All these calculations are collapsing as Washington and NATO wage war on Russia in Ukraine, as a Third World War has in practice already begun. Indeed, this war shows that the simple possession of nuclear arms does not suffice to prevent direct attacks on a country’s territory, or on what its government considers to be its fundamental national security interests.

NATO supported a coup in Ukraine in 2014 to install a pro-NATO, anti-Russian regime in Kiev, provoking a civil war and the secession of several Russian-speaking regions of the country. NATO then began arming its puppet regime in Kiev, which built up vast armed forces, heavily armed by NATO, near its borders with Russia. NATO implemented this policy even though Moscow, which has a massive nuclear arsenal, stressed that it saw this policy as an intolerable threat to Russia.

Finally, when Russian forces invaded Ukraine, Washington and its European allies not only armed Ukraine but applauded invasions of Russian territory by their neo-Nazi Ukrainian proxies. Thus the possession of nuclear arms by Russia has in no way deterred NATO from aggressively waging war on it.

To claim that today one can guarantee French workers’ security by holding nuclear weapons is to deceive oneself or to try to deceive others. The greatest danger, indeed, is that the mounting NATO-Russia war in Ukraine threatens to lead the warring governments to utilise the vast stocks of nuclear weapons that they hold.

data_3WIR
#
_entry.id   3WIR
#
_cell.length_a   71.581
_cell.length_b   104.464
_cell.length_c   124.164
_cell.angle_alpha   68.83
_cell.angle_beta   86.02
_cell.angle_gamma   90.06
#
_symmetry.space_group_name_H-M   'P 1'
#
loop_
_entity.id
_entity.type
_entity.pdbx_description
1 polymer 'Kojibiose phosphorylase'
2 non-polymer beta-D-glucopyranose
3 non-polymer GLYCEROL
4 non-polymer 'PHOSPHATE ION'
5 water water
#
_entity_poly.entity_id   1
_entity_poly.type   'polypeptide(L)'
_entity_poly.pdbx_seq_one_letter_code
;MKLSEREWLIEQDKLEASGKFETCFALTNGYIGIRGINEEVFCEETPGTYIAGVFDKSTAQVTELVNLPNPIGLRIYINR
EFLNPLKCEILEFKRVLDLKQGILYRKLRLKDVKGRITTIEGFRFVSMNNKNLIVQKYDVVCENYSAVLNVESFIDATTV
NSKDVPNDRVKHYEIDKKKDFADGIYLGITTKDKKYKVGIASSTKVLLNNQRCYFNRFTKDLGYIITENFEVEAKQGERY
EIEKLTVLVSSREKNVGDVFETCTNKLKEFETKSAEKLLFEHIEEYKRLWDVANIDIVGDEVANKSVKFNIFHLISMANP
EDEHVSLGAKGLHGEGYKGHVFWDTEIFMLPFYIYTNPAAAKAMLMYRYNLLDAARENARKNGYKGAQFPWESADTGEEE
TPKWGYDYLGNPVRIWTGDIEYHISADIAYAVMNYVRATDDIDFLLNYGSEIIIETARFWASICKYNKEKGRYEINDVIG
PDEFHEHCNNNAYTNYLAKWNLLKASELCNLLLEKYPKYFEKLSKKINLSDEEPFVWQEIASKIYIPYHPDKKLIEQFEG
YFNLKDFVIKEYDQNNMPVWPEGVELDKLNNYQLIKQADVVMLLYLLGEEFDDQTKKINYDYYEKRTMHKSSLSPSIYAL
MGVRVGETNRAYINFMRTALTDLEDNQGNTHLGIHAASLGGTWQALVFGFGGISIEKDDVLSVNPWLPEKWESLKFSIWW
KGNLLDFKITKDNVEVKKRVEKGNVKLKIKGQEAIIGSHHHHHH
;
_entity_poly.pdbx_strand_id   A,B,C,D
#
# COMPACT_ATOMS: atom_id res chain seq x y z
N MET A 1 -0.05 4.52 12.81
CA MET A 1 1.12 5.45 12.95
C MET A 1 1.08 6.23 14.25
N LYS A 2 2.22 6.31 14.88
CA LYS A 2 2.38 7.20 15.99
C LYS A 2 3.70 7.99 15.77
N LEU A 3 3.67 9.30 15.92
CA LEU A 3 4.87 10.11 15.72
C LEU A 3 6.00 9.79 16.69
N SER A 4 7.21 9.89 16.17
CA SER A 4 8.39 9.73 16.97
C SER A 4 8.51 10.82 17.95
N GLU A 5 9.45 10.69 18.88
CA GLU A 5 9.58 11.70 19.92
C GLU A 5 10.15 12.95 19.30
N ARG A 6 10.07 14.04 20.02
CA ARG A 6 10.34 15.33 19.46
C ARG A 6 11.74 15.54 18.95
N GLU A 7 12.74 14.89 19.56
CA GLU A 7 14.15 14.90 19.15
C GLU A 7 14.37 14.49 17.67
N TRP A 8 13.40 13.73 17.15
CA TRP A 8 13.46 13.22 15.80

The urgent need in this situation is to build an international, anti-war movement in the working class to stop the war escalation and prevent the use of nuclear weapons. Defending the security and the living standards of the workers requires an international political mobilization of the working class. Indeed, no faction of the political establishment is opposing Macron’s policies of austerity and militarism.

The union bureaucracies and their political allies like Jean-Luc Mélenchon’s Unsubmissive France party all remained silent on the LPM or refused to campaign against it. These forces have no perspective to offer to the struggle against Macron’s pension cuts. Indeed, they do not oppose the militaristic policy that Macron needs the pension cuts in order to pursue.

To defend pensions and stop the war escalation, workers will have to organize independently of the bureaucracies negotiating with Macron. This requires the building of rank-and-file committees of action by workers and youth and the International Workers Alliance of Rank-and-File Committees, together with an international anti-war movement to stop war policies like the LPM in France.